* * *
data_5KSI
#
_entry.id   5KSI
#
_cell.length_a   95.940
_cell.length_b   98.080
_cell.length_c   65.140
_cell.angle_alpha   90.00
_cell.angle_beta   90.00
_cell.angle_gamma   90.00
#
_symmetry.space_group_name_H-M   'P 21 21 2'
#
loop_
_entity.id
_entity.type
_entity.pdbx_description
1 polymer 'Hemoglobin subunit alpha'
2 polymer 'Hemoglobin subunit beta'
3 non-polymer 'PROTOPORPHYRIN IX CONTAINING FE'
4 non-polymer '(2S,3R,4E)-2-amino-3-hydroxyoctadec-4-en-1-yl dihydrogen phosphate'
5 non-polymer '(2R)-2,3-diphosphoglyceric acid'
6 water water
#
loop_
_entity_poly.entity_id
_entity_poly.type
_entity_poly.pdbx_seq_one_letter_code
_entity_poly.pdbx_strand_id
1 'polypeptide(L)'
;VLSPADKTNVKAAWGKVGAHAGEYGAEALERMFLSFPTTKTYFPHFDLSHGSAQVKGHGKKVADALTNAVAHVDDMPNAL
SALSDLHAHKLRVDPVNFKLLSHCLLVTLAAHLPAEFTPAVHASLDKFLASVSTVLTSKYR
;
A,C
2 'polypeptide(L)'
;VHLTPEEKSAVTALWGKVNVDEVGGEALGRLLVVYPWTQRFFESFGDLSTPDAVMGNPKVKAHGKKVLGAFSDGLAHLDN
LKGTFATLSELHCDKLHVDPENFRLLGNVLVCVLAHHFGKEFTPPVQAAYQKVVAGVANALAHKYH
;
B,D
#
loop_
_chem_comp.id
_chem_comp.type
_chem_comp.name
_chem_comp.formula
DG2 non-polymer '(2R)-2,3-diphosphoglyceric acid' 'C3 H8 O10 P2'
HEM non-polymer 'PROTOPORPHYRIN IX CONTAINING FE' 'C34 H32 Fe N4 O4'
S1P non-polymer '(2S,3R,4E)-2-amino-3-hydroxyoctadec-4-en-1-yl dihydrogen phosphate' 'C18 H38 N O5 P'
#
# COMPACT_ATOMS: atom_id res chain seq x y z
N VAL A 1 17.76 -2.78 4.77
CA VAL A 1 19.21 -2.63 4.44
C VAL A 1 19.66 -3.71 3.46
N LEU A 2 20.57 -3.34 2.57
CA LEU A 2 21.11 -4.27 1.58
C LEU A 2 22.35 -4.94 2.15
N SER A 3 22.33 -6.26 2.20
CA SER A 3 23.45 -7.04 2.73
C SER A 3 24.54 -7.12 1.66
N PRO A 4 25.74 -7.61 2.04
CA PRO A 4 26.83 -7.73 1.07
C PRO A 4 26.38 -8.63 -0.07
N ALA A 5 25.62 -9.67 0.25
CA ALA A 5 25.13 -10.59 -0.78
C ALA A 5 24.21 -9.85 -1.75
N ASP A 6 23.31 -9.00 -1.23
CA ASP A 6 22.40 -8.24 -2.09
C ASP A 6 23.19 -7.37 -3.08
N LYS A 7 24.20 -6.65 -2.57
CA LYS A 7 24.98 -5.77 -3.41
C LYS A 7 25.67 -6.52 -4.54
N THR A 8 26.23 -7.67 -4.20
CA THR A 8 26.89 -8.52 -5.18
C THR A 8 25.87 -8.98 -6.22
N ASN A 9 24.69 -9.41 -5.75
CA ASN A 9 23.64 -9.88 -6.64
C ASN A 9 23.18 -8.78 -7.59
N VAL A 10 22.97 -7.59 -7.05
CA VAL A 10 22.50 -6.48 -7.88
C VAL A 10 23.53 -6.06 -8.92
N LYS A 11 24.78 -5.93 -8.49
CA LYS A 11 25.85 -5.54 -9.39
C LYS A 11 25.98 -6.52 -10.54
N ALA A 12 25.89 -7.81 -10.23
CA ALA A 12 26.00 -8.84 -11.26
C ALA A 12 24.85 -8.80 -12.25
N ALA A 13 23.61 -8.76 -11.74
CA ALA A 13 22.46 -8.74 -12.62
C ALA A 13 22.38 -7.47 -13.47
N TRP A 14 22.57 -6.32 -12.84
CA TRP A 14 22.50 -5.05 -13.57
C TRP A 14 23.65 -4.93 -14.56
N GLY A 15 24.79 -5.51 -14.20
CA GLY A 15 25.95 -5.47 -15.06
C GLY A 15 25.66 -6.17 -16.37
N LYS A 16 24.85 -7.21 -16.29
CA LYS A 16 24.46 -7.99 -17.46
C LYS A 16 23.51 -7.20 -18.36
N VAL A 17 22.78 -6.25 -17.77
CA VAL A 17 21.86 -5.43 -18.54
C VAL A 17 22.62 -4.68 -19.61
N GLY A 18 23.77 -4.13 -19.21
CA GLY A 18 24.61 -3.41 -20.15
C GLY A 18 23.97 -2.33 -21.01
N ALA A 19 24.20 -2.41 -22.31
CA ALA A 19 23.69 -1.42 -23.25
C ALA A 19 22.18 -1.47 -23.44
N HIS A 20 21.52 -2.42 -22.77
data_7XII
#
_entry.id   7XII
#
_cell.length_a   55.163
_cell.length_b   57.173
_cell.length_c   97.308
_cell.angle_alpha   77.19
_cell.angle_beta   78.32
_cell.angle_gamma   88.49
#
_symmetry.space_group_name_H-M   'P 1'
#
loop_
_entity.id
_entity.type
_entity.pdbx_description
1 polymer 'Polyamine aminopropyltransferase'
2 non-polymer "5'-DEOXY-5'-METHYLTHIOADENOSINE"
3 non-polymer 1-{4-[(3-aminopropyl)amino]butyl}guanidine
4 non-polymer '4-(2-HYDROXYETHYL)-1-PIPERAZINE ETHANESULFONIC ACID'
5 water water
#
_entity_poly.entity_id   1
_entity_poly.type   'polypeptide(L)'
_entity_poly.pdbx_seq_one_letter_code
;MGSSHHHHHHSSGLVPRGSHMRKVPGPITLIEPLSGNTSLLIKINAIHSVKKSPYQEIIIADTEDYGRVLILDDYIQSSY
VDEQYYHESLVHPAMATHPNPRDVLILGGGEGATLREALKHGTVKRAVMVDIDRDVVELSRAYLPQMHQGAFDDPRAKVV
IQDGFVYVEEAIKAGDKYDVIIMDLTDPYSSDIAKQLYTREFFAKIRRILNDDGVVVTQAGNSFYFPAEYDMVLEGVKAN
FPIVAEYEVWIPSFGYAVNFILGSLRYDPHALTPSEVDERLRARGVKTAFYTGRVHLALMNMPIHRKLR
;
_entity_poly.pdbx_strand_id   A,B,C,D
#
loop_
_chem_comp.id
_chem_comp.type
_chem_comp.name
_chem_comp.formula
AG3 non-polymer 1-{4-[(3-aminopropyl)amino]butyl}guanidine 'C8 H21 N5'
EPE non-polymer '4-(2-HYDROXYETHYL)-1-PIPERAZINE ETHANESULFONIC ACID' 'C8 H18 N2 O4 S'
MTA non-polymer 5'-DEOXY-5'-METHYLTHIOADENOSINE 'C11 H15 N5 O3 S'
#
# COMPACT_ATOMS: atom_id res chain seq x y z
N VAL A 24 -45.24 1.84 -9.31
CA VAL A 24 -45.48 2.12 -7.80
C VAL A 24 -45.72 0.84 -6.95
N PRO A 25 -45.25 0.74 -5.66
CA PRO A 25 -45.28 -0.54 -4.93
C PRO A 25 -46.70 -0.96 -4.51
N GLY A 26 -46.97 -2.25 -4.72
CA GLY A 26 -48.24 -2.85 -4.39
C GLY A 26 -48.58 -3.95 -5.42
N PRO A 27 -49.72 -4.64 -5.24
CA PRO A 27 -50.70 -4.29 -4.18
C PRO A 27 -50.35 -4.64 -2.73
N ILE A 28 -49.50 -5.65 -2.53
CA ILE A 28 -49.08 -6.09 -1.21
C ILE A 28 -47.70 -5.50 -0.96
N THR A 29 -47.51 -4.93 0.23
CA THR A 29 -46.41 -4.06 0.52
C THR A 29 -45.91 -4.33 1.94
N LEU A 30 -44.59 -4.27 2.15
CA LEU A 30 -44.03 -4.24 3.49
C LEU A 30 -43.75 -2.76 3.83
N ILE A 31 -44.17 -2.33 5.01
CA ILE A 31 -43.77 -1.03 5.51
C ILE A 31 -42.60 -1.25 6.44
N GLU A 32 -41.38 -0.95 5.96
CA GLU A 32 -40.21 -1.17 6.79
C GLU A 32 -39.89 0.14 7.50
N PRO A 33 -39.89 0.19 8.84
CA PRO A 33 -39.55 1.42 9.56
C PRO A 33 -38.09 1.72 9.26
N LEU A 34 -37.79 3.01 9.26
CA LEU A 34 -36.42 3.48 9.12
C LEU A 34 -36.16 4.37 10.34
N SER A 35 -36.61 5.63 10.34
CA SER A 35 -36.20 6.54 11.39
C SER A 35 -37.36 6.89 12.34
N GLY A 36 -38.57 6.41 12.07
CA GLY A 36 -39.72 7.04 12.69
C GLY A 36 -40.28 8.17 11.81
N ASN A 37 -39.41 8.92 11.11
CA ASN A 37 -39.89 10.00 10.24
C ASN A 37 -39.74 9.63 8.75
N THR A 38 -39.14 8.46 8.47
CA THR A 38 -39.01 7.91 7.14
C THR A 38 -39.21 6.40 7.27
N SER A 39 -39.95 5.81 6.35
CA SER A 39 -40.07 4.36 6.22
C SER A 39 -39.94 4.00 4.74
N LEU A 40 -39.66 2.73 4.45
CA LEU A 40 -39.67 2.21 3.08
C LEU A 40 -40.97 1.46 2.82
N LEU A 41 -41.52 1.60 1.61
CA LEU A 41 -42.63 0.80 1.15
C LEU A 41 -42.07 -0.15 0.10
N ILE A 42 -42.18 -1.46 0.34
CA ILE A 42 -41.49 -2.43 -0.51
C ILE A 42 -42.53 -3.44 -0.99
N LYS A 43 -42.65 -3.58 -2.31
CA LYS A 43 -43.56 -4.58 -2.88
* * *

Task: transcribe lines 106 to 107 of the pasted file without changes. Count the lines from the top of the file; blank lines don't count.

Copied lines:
CA ALA A 19 23.69 -1.42 -23.25
C ALA A 19 22.18 -1.47 -23.44